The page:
How do we fight a worldwide pandemic?  And the Bible says . . . nothing about that subject.

How do we stop this horrific gun violence?  Nothing.

Should abortion be legal?  Nothing.

Why is Donald Trump orange?  Nothing.

Is Marjorie Taylor Green an alien life form?  Nothing.

Why have we been cursed with the Kardashians?  Nothing

It may very well be that the Bible isn’t just a very, very, very old book that lost a lot in the translation.  It may be that the Bible is totally irrelevant to most of what we call daily life.  That may be why the number of people who self-identify as christians has fallen from 90% in the 1950s to a mere 64% today.

It’s difficult to deal with fundamentalist christians.  They’re still waving The Hitchhiker’s Guide to the Dark Ages in the air and screaming that the earth is flat and we might fall off of the edges.  Nonetheless, it may be time to look for a different paradigm and different answers.

At least we’ll get to keep our eggplants.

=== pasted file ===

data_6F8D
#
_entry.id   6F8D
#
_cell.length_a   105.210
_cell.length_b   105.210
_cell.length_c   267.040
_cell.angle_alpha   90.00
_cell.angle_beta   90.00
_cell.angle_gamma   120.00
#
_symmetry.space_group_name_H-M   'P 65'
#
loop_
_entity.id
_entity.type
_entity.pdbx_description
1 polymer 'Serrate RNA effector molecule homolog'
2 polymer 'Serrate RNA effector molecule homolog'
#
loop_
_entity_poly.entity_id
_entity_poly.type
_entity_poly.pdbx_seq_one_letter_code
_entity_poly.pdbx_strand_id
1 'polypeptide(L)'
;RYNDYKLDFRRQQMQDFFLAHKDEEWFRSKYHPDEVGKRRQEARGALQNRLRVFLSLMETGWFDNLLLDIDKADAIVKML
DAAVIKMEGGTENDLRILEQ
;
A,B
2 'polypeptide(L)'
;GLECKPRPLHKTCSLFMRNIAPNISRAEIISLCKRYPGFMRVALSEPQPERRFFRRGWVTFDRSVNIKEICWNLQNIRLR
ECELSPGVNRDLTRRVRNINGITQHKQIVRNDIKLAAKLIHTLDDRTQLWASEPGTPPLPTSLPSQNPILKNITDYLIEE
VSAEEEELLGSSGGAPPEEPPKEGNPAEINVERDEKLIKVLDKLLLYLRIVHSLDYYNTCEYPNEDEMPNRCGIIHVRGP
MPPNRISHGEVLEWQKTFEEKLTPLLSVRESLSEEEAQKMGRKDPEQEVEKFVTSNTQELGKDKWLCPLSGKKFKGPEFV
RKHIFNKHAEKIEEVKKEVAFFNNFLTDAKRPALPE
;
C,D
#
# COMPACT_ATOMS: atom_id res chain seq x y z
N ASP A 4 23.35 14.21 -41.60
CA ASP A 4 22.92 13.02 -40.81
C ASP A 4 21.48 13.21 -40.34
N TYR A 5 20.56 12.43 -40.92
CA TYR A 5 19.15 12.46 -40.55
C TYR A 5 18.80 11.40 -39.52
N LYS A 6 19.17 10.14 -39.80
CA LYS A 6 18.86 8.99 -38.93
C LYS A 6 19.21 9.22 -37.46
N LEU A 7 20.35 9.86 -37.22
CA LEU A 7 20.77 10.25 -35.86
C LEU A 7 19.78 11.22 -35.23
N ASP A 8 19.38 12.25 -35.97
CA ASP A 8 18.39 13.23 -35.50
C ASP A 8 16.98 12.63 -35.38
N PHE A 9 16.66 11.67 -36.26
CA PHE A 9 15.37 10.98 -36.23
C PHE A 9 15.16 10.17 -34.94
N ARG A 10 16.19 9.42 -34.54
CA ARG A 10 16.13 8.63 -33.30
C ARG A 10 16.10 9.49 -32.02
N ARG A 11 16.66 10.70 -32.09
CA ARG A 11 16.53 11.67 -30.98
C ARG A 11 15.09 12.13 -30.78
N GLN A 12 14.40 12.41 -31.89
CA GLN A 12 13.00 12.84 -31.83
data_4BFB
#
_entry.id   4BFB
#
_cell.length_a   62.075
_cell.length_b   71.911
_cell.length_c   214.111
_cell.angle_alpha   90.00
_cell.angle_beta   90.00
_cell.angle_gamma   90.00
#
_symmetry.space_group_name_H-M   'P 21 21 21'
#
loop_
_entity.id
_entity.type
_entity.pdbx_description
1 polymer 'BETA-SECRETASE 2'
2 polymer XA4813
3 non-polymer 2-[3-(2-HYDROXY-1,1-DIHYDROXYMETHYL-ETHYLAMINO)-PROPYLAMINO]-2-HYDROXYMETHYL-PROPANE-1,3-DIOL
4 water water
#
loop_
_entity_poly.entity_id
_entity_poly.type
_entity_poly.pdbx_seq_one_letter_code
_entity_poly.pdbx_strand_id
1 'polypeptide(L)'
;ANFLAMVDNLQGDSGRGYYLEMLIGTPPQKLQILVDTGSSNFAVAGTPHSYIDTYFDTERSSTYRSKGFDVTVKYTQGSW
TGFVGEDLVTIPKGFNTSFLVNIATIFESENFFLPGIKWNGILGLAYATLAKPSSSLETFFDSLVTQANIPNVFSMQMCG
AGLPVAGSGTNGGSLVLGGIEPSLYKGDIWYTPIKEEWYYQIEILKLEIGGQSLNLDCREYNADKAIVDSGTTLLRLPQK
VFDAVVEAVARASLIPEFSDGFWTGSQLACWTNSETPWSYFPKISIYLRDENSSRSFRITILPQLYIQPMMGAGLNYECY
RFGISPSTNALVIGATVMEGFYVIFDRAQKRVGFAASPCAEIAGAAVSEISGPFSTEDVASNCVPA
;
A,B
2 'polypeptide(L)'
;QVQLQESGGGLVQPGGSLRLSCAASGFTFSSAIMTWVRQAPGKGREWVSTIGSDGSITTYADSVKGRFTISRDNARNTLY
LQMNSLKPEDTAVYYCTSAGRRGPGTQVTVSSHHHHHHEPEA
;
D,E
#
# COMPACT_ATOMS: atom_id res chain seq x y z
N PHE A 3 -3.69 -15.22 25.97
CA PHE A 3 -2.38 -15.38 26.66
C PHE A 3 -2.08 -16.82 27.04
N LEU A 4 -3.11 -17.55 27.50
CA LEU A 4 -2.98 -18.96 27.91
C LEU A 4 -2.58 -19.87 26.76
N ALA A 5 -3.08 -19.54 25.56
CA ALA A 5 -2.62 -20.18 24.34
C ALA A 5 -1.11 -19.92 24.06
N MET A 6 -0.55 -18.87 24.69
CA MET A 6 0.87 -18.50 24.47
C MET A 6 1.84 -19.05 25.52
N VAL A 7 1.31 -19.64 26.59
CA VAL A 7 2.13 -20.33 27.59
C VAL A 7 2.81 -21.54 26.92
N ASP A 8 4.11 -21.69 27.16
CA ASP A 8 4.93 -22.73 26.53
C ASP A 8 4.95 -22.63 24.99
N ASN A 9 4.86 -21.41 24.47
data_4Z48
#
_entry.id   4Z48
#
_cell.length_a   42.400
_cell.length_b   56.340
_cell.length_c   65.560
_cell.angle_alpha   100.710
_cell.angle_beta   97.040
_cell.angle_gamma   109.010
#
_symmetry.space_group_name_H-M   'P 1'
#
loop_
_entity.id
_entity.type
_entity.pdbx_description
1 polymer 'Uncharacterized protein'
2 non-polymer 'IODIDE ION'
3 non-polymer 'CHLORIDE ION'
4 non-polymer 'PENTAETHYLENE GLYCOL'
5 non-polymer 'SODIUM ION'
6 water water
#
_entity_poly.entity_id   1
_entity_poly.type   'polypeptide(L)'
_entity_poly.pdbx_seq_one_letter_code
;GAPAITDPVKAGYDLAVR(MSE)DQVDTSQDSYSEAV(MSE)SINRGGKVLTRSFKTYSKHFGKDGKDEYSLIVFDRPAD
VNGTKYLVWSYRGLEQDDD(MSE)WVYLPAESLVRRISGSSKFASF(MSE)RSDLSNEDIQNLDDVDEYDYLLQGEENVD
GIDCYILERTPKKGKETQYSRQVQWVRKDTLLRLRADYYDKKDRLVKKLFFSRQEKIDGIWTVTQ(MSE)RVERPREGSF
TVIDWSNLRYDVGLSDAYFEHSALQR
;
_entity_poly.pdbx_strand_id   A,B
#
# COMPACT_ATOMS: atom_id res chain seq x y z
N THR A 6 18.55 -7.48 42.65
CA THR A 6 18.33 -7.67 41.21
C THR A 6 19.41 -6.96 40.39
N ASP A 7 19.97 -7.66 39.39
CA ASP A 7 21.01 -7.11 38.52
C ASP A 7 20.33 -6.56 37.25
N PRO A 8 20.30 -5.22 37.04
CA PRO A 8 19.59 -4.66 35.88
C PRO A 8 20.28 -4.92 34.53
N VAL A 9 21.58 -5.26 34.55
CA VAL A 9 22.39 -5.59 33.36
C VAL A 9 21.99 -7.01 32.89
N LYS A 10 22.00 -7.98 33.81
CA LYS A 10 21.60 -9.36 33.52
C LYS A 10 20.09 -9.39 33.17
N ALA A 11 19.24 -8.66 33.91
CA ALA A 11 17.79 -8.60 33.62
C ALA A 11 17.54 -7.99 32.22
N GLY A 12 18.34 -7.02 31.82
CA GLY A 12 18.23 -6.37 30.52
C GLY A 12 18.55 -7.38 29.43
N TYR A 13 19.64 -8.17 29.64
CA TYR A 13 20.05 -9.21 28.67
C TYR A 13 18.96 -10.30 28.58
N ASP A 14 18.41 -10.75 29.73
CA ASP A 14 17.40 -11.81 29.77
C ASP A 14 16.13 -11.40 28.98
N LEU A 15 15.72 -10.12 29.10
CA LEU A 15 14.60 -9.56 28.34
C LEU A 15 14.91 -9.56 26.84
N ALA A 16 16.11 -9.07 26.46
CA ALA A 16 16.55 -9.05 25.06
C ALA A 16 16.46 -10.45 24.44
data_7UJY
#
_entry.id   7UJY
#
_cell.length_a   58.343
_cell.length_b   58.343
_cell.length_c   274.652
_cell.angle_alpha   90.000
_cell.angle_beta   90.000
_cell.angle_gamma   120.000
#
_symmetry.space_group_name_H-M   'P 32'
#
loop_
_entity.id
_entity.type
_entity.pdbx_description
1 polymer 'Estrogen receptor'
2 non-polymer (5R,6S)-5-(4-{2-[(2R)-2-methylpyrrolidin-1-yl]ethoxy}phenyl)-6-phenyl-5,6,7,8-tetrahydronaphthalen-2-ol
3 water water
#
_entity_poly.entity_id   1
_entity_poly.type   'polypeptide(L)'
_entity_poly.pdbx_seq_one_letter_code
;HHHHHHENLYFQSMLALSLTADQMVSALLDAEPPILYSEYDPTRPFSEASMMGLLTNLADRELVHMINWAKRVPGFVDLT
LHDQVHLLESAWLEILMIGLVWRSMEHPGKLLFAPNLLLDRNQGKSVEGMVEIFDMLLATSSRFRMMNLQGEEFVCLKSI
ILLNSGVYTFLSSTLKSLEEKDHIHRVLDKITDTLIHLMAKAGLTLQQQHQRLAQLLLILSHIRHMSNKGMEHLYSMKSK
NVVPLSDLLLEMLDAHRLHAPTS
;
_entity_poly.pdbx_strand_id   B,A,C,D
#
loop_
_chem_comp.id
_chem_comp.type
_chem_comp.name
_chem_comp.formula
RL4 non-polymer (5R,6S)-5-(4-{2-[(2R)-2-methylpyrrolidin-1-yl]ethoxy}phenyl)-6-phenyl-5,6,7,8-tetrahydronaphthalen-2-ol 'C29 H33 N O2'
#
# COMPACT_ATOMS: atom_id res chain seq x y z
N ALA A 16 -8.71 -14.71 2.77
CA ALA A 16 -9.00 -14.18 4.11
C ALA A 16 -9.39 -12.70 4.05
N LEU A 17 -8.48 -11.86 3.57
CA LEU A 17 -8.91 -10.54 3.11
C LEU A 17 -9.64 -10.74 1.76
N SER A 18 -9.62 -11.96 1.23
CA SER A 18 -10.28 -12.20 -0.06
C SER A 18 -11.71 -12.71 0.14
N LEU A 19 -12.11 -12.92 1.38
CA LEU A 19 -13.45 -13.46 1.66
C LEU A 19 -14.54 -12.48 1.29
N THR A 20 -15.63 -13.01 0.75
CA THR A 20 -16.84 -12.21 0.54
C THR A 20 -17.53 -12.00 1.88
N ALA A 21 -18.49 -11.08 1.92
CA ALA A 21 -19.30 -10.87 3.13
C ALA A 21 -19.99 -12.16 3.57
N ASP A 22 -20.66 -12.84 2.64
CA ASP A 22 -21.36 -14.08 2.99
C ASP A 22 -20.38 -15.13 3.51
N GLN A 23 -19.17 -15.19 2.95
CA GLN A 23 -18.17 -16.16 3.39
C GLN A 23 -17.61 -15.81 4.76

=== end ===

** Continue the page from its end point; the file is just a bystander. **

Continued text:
If you enjoyed this post, please remember that my book, JUST THE TAROT, is available on Amazon for much less than the cost of a Bible and doesn’t contain one single word about sheep.

Cheatin’ Horndogs, Vibrators in the Refrigerator, and Tarot Cards that Indicate Infidelity

Tarot cards that indicate infidelity in a relationship.

“She just started liking cheating songs,
And what’s bothering me,
I don’t know if it’s the cheating she likes,
Or just the melody.” – John Anderson

If you read Tarot cards for other people, you’ll find that one of the major topics that those people want to know about is love and romance.

Is she the right one for me?
Does he feel the same about me that I feel about him?
Should I ask her out?
Should we move in together?
Are we meant to get married?
Will this relationship last?